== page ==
The German Fraunhofer Institute for Systems and Innovation Research (ISI) investigated in detail the publication activity in the SCIE database in the context of Chinese science and technology policy from 1977 to 2012. It turned out that publications increased tremendously with average annual growth rates of 20%. Right now, China’s share of articles published in SCIE indexed journals is second best in the world, while it is ranked fourth worldwide for its number of citations. However, when citations per paper since 1980 are considered, China is ranked just 78th. This may be explained by the fact that the number of articles in the 80s and 90s was too modest to draw a large number of citations. Moreover, the majority of articles is published in low-impact SCIE journals, which may not receive too much attention by the scientific community. In 2012, the universities contributed to more than 82% of China’s SCIE publications. As key drivers of the massive increase in China’s SCIE papers the authors of the ISI analysis ascribe the substantial growth of investments into science as well as the widespread utilitarian practice in China. Instead of doing science for science’s sake, its practical purpose under economic or politic considerations is overvalued. For the individual academic researcher this means that SCIE papers secure his promotion and research grants. In addition, he may benefit from a hefty salary bonus on top of his basic salary. In a country that rewards its academics with one of the worldwide lowest wages, cash incentives besides moonlighting have become, for many, important sources to make a living.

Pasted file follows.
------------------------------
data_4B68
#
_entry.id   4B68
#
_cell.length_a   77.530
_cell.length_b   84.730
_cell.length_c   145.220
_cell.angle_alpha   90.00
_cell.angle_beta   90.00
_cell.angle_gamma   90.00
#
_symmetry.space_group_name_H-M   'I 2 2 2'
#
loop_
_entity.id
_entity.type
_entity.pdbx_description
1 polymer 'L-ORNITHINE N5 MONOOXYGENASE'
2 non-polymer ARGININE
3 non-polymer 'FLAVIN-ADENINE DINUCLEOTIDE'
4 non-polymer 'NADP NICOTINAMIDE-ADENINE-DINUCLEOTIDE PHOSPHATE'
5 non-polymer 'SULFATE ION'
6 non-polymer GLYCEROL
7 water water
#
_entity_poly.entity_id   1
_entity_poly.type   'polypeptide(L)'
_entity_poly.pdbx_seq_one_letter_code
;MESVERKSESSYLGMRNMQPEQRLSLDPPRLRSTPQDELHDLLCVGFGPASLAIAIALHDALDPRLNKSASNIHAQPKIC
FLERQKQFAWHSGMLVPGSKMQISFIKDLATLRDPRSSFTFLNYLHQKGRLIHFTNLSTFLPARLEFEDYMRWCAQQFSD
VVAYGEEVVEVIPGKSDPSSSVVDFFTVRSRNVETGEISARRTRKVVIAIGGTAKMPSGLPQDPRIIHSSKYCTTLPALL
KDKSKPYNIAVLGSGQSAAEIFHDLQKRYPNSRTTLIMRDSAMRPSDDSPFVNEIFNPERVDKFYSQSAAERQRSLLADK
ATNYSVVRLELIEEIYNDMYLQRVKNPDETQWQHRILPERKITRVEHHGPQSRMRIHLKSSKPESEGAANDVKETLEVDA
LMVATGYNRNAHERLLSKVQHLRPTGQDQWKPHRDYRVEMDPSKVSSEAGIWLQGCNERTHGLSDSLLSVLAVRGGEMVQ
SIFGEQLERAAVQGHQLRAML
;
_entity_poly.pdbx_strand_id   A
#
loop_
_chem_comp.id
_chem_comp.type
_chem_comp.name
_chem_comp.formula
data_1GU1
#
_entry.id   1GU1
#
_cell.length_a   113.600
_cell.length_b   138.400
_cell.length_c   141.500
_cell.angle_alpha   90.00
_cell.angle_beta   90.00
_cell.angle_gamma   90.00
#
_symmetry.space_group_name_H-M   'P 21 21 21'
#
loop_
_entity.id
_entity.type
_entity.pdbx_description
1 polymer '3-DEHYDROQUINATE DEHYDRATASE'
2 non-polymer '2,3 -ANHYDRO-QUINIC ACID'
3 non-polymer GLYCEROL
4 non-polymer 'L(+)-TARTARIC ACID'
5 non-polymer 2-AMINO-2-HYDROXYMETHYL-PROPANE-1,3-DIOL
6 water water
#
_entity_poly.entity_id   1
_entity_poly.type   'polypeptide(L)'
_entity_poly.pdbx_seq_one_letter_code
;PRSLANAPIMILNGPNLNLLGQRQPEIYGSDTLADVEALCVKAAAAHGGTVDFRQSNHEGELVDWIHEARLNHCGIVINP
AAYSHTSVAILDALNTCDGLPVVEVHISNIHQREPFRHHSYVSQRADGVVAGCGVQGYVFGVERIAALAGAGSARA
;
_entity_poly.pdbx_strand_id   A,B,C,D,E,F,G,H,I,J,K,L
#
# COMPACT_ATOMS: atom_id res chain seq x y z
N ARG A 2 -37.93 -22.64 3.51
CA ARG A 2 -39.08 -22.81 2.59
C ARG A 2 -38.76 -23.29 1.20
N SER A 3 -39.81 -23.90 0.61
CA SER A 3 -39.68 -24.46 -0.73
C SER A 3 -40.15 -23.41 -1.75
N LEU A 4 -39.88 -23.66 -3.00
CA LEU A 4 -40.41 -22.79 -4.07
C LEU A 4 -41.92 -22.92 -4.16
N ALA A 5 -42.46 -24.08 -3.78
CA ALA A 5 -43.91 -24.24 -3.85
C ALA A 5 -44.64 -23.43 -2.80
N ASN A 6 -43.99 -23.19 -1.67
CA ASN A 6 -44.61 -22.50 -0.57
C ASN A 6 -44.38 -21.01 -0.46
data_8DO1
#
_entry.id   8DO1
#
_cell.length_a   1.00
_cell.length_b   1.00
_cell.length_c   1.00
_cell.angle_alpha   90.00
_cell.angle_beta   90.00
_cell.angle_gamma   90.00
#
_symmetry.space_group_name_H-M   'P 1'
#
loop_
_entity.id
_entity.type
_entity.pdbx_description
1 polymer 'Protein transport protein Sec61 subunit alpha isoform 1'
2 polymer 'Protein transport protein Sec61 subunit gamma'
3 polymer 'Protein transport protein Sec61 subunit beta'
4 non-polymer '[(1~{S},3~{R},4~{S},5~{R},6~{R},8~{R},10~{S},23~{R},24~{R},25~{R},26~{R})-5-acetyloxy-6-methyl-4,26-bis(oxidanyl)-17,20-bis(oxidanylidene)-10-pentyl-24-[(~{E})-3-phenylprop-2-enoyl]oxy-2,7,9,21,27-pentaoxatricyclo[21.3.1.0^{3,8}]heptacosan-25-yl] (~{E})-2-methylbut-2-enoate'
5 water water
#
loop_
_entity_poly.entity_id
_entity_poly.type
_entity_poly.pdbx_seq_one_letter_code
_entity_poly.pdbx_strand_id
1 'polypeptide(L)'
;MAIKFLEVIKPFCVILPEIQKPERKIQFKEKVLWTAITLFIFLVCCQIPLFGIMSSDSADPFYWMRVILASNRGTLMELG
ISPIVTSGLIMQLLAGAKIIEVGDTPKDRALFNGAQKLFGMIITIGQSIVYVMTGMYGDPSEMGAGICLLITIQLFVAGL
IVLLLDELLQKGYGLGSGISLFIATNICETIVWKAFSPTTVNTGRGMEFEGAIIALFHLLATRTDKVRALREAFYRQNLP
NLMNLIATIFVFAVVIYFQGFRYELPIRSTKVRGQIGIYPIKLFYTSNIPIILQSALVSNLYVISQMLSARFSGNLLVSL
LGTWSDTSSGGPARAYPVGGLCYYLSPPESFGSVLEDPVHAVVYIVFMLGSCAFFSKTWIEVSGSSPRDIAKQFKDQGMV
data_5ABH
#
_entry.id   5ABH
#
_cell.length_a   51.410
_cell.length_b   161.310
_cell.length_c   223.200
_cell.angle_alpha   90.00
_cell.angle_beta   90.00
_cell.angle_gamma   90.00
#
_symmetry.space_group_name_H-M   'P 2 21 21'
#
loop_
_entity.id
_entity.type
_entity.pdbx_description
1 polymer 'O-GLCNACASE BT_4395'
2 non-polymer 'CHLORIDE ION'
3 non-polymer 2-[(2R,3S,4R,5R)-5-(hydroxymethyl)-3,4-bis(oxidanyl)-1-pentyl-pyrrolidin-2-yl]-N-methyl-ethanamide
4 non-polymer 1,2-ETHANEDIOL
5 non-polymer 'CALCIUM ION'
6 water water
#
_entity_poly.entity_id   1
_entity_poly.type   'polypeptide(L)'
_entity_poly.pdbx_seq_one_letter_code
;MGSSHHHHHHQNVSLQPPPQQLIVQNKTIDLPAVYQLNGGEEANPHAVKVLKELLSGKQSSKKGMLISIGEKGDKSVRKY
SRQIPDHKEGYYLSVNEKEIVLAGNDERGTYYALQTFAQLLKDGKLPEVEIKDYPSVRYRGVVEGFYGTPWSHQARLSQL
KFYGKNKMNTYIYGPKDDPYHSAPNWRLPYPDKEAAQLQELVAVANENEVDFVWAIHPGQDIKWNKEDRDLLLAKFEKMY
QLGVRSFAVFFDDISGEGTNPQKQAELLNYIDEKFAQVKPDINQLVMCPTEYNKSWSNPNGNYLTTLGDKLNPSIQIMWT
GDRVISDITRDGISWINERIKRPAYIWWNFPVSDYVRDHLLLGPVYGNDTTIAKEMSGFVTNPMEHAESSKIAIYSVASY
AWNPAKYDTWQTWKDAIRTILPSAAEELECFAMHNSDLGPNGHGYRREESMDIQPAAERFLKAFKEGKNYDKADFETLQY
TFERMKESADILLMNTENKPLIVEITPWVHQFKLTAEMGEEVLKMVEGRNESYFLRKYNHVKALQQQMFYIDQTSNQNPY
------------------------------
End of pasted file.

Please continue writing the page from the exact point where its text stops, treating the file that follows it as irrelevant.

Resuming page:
Salary enhancements for SCI publications were first made available by the Nanjing University as early as 20 years ago. Initially, a bonus of €120 (at today’s exchange rate) was paid per author of a paper published in SCI journals. In the meantime, the rewards have moved up substantially. The system of monetary rewards is made transparent by some institutions. For example, the Zhejiang Medical University published a list of incentives a few years ago. The rewards were justified by the goal to “fully mobilise the enthusiasm of teachers and technical personnel and promote scientific and technological work, increasing the university’s competitiveness”. Bonuses included up to €24,000 for a paper published in Nature or Science, a graduated scale of payments for SCI indexed journals related to their impact factor, €600 for patents, up to €36,000 for novel registered drug candidates and chemicals, and up to 1% of the total amount of project funding granted by specific funding organisations and programmes. Other institutions apply the following calculation method: one plus the impact factor of the journal (to acknowledge also publications with an impact factor below 1) multiplied by €1,200. Accordingly, an article in the New England Journal of Medicine with an impact factor of 51 racks up about €60,000.